Cambridge Healthtech Institute’s 2nd Annual
Continuous Processing in Biopharm Manufacturing
Reinventing Process Architecture with Integration, Intensification and Automation
Part of CHI's 8th Annual The Bioprocessing Summit
August 15-16, 2016 | Westin Boston Waterfront | Boston, Massachusetts
The industry is just at the tip of the iceberg when it comes to continuous biomanufacturing. Companies are weighing the pros and cons, figuring out the regulatory requirements and quality impact, evaluating the technologies, assessing their internal product
needs and facility-fit to determine if and when it makes sense to move from batch to continuous, and how. Meanwhile, on the technology side, many different concepts and models are emerging featuring semi- to fully integrated continuous manufacturing.
The 2nd Annual Continuous Processing in Biopharm Manufacturing conference brings together scientists and opinion leaders to share their perspectives and experiences, from evaluating the economic benefits to reinventing process architectures, from incorporating
technology and automation to overcoming challenges and hurdles in integration and implementation.
Monday, August 15
8:00 am Short Course Registration
9:00 – 11:30 Recommended Morning Short Course*
SC4: Advanced Process Control Strategies in Bioprocessing
* Separate registration required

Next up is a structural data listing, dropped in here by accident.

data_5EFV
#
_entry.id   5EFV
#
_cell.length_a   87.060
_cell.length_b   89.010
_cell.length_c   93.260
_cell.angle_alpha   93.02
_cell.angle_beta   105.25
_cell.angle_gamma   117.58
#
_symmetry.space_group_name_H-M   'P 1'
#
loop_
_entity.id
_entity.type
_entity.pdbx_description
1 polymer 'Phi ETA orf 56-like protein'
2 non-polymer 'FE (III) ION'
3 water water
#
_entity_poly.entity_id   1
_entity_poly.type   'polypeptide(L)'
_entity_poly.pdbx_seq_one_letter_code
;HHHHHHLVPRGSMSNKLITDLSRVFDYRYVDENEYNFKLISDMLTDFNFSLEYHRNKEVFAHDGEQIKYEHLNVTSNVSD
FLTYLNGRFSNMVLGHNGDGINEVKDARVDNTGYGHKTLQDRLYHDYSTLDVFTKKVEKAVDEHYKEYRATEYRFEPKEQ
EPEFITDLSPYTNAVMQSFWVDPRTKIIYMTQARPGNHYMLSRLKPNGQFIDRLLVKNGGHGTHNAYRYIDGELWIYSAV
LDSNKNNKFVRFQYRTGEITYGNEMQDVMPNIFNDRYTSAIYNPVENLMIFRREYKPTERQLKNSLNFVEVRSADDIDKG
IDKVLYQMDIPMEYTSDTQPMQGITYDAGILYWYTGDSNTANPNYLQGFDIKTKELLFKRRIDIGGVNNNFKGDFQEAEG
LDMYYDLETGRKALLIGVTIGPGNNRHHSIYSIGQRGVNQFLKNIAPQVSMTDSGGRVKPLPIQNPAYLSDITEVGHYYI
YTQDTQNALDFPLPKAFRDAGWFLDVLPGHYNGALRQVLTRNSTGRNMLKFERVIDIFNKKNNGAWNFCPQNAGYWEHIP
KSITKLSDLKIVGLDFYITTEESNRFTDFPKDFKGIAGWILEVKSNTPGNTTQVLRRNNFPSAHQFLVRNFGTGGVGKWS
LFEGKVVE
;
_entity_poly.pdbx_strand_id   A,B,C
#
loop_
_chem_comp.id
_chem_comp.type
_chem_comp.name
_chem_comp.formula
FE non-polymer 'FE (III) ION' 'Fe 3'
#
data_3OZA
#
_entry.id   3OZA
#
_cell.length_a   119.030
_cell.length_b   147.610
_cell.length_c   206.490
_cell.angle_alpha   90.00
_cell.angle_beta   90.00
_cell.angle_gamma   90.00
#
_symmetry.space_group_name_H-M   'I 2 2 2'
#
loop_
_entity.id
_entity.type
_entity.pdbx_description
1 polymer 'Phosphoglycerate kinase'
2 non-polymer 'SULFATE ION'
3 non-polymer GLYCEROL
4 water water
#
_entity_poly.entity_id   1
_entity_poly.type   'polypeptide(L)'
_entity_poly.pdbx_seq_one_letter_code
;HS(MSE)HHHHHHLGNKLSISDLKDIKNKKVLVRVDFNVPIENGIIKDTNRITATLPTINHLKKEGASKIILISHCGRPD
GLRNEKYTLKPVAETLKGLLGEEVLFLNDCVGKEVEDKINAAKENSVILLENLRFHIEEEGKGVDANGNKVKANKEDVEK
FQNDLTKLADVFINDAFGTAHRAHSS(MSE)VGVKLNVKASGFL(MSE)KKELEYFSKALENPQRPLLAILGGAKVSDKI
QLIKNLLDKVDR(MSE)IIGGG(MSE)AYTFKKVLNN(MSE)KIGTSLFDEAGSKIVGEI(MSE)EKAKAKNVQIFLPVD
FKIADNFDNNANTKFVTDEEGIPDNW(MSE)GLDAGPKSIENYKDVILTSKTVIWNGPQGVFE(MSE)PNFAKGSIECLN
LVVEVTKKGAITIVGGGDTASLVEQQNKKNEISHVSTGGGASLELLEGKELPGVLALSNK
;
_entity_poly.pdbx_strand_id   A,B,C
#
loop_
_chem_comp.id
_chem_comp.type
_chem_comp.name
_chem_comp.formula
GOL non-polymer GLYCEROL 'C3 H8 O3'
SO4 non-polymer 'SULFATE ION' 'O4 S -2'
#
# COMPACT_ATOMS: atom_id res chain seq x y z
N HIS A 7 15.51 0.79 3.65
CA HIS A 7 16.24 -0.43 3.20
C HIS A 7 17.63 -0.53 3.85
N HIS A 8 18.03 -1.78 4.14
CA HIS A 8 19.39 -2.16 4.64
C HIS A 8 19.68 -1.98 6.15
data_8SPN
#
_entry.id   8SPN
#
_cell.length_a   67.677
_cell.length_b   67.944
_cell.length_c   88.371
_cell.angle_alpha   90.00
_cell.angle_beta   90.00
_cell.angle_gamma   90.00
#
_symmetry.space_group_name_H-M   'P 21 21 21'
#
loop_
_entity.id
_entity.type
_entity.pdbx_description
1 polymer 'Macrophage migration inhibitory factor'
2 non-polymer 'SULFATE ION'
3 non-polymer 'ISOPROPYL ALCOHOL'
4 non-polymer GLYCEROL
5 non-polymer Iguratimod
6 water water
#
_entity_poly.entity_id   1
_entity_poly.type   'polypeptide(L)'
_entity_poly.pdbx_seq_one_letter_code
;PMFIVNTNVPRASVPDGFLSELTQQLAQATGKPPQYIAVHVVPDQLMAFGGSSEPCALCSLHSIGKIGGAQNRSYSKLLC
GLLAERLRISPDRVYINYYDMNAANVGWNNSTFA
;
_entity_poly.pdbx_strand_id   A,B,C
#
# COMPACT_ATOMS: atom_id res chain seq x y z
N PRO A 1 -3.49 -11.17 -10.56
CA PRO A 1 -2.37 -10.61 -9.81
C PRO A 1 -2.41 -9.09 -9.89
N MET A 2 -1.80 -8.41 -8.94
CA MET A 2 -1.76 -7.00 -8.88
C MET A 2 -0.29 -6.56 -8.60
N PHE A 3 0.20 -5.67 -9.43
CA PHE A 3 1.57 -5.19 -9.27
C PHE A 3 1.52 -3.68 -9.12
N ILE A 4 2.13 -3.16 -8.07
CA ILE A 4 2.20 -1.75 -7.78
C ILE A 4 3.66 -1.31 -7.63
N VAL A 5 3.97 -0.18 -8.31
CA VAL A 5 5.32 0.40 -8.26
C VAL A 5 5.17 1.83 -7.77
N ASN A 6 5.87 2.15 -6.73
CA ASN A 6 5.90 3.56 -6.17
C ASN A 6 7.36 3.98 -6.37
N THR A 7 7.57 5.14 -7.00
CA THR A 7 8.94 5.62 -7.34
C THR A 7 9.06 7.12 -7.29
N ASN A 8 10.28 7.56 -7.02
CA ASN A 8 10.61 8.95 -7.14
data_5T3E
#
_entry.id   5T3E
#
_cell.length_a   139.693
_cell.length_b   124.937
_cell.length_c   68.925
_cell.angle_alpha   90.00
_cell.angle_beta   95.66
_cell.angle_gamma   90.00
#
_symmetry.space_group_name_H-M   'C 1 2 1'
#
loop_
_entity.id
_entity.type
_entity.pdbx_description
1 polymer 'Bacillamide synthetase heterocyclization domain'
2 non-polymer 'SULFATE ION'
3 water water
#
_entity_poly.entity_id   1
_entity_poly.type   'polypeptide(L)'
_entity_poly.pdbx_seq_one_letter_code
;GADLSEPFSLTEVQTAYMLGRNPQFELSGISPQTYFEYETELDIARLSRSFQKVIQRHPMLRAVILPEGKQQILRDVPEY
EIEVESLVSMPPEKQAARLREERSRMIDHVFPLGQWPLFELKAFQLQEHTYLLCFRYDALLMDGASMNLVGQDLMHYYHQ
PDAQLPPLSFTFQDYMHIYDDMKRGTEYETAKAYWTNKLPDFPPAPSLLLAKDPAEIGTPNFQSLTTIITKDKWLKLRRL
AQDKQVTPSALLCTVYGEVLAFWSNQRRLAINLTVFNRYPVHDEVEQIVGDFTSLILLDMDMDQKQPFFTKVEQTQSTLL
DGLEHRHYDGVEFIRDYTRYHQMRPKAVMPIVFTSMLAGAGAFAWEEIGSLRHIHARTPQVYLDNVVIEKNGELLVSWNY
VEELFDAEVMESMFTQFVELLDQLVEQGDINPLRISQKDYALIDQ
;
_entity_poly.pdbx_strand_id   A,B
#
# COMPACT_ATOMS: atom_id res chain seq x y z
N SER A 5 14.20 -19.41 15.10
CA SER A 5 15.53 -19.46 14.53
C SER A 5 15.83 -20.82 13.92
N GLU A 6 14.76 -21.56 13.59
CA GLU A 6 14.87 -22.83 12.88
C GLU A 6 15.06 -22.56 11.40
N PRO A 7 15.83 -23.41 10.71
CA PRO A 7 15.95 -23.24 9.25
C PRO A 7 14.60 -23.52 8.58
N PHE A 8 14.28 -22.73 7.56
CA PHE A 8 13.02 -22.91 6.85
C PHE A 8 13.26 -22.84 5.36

11:30 Main Conference Registration Opens
1:00 pm Chairperson’s Opening Remarks
Andrew Sinclair, MSc., FREng., President and Founder, Biopharm Services Ltd.
1:10 KEYNOTE PRESENTATION:
Upstream and Downstream Approaches to Continuous Biopharmaceutical Manufacturing: A Journey Not a Destination
John Knighton, MBA, Head, API Large Molecule, Pharmaceutical Development and Manufacturing Sciences,
The topic will explore broadly the biopharmaceutical industry’s different viewpoints of continuous manufacturing, specifically providing some Janssen continuous manufacturing examples. For some, it is more holistic view from vial thaw to
filled drug product in one facility. For others like Janssen, continuous manufacturing is comprised of continuous aspects of upstream and downstream as the technology develops and as the need for more plant efficiency increases.
1:45 Medium Development for Next-Generation Perfusion Processes
Jochen B. Sieck, Ph.D., Lab Head, Cell Culture Media R&D, Process Solutions R&D, Merck
Perfusion processes have fundamentally different requirements for cell culture media, compared to fed-batch processes. Desirable characteristics also depend on the type of perfusion process that is targeted. In this talk we will present how different
manifestations of perfusion impact these requirements and present data on how they can be addressed in medium development.
2:15 Scalability of Growth Characteristics and Product Quality: Efficient Downscale Perfusion Bioprocess Development Using DOE Studies
Steffen Kreye, MSc, Scientist, USP Development, Glycotope GmbH
The sedimentation based down-scale perfusion system SAM (10mL reactor volume) has been developed to characterize the upstream process parameters and their influence on product quality. Using DoE studies we gain a highly efficient method for media